An Accelerator, By Any Other Name…Does Not Smell as Sweet
Carl Weissman shook his head in disbelief when he got the e-mail. A couple years ago, the Cambridge Healthtech Institute in Massachusetts was inviting him to speak on a panel that wasn’t about how to start successful life sciences “incubators.” Instead, this discussion was about how to put together the same thing, but called a different name: “accelerators.”
Now, to most people, an accelerator is that thing your foot pushes down to make your car go faster. For Weissman, it was the trade name, with a capital “A,” of a Seattle-based biotech startup incubator he has led since 2003. Since his operation had successfully turned entrepreneurial dreams into a string of emerging venture-backed companies like VLST, Allozyne, and Spaltudaq, people suddenly started using the name generically. More and more like the concept so much, it has become a synonym for “incubator.”
Others seem to be just plain copying the name for themselves. In June, a group calling itself the North Shore Life Sciences Accelerator was formed in Beverly, MA. Last month, Weissman learned from the Seattle P-I that a group of software entrepreneurs was forming a local support group for their brethren, calling itself Accelerator.
None of this makes Weissman, an Xconomist, very happy. “It is annoying that ‘Accelerator’ has now become the accepted descriptor or term of art for anybody doing anything close to what we do,” he wrote in a recent e-mail. “Five years ago, it was largely assumed that incubators could not work in biotech (not including medical devices). Now just five years later they are cropping up all over and many are being called Accelerators.”
It’s irritating him for a simple reason. If they fail, it might make some people think his organization is failing. Or, if Weissman’s organization succeeds, some of the shine might rub off on other outfits that don’t deserve it.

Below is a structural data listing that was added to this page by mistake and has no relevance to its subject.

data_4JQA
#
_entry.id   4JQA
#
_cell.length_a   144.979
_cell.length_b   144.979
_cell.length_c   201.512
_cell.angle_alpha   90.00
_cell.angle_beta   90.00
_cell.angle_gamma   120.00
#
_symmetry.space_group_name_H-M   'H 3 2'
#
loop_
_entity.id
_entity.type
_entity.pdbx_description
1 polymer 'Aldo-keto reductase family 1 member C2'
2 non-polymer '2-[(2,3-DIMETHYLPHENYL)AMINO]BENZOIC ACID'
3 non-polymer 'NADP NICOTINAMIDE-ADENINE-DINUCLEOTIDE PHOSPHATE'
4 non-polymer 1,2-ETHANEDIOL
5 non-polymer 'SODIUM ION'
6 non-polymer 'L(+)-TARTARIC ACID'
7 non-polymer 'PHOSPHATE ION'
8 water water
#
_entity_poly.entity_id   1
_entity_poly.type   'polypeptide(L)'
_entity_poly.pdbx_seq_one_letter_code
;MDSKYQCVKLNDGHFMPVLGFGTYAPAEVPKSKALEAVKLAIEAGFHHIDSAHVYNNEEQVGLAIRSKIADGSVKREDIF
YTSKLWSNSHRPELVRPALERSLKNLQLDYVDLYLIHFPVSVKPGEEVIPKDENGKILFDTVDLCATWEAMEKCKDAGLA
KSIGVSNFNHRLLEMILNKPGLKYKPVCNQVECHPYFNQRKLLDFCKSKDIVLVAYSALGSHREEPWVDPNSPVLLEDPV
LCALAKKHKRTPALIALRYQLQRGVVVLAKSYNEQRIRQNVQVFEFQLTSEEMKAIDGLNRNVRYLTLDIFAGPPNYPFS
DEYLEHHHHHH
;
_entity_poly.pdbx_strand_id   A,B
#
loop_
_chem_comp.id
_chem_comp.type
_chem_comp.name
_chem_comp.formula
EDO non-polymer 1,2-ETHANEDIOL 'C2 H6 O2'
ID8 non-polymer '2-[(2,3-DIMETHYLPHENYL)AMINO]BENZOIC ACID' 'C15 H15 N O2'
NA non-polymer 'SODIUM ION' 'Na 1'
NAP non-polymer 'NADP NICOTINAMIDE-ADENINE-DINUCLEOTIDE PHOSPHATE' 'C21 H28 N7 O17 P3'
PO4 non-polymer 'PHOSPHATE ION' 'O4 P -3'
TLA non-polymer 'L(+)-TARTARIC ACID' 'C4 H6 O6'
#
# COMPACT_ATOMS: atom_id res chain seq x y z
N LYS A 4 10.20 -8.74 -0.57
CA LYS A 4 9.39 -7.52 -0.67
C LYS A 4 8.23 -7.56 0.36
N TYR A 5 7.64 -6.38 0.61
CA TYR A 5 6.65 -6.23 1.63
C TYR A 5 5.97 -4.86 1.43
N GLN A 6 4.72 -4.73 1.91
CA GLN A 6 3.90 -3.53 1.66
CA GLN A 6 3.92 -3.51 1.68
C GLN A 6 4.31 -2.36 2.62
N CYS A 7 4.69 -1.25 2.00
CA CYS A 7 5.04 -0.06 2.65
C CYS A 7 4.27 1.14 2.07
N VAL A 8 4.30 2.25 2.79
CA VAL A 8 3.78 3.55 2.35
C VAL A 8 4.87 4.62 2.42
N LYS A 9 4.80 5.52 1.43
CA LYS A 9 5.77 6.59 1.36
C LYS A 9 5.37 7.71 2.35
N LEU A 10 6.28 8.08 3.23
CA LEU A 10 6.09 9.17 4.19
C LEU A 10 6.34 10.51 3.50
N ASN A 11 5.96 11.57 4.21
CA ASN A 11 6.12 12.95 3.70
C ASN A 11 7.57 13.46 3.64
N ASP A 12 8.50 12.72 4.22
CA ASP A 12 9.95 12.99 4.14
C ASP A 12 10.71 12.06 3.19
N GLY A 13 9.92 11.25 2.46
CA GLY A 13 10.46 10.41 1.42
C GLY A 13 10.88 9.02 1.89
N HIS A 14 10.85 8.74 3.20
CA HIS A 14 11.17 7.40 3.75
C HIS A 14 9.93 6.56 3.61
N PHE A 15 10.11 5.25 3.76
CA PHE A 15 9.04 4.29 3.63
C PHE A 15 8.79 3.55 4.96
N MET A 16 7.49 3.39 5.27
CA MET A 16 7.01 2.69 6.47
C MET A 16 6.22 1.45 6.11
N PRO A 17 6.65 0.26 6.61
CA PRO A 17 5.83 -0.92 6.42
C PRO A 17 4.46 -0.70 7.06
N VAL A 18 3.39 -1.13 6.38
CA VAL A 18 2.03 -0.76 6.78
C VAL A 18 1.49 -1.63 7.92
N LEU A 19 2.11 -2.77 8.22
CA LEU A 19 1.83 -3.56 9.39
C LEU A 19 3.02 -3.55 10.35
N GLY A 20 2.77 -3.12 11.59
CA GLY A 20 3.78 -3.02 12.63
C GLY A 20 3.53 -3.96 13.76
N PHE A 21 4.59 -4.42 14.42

Weissman isn’t concerned that people will be confused about who to call with promising ideas for biotech companies, though. “People find us. That’s not an issue,” he said in an interview last week.
The original idea for the name of the Seattle biotech startup incubator came from Leroy Hood, the industry pioneer and president of the Institute for Systems Biology, Weissman says. At the time, the name “incubator” had to be avoided because it had the stench of failure linked to it. The word carried connotations of bankrupt real estate projects, or state economic development plans that supported biotech losers. No one had taken the name Accelerator, so it was theirs.
The organization was set up to be different from the beginning, with money from MPM Capital, Arch Venture Partners, Versant Ventures, and Alexandria Real Estate Equities. The idea was that Alexandria would provide modern lab space that’s ready to go, which may give it the inside track on tenants with serious growth potential. Hood’s Institute for Systems Biology would offer some collaboration opportunities with its faculty, and he would help vet company ideas, in exchange for getting equity shares that could someday support a lot of his group’s research. The venture firms, of course, were in it for big potential returns. (Versant and MPM have since left the syndicate, which now includes OVP Venture Partners, Amgen Ventures, and WRF Capital.)
Weissman hasn’t spoken to the people in Seattle that have since borrowed the name. I asked him whether he plans to make a polite phone call requesting that the other Accelerator in town find a new name. “We may do that,” he says.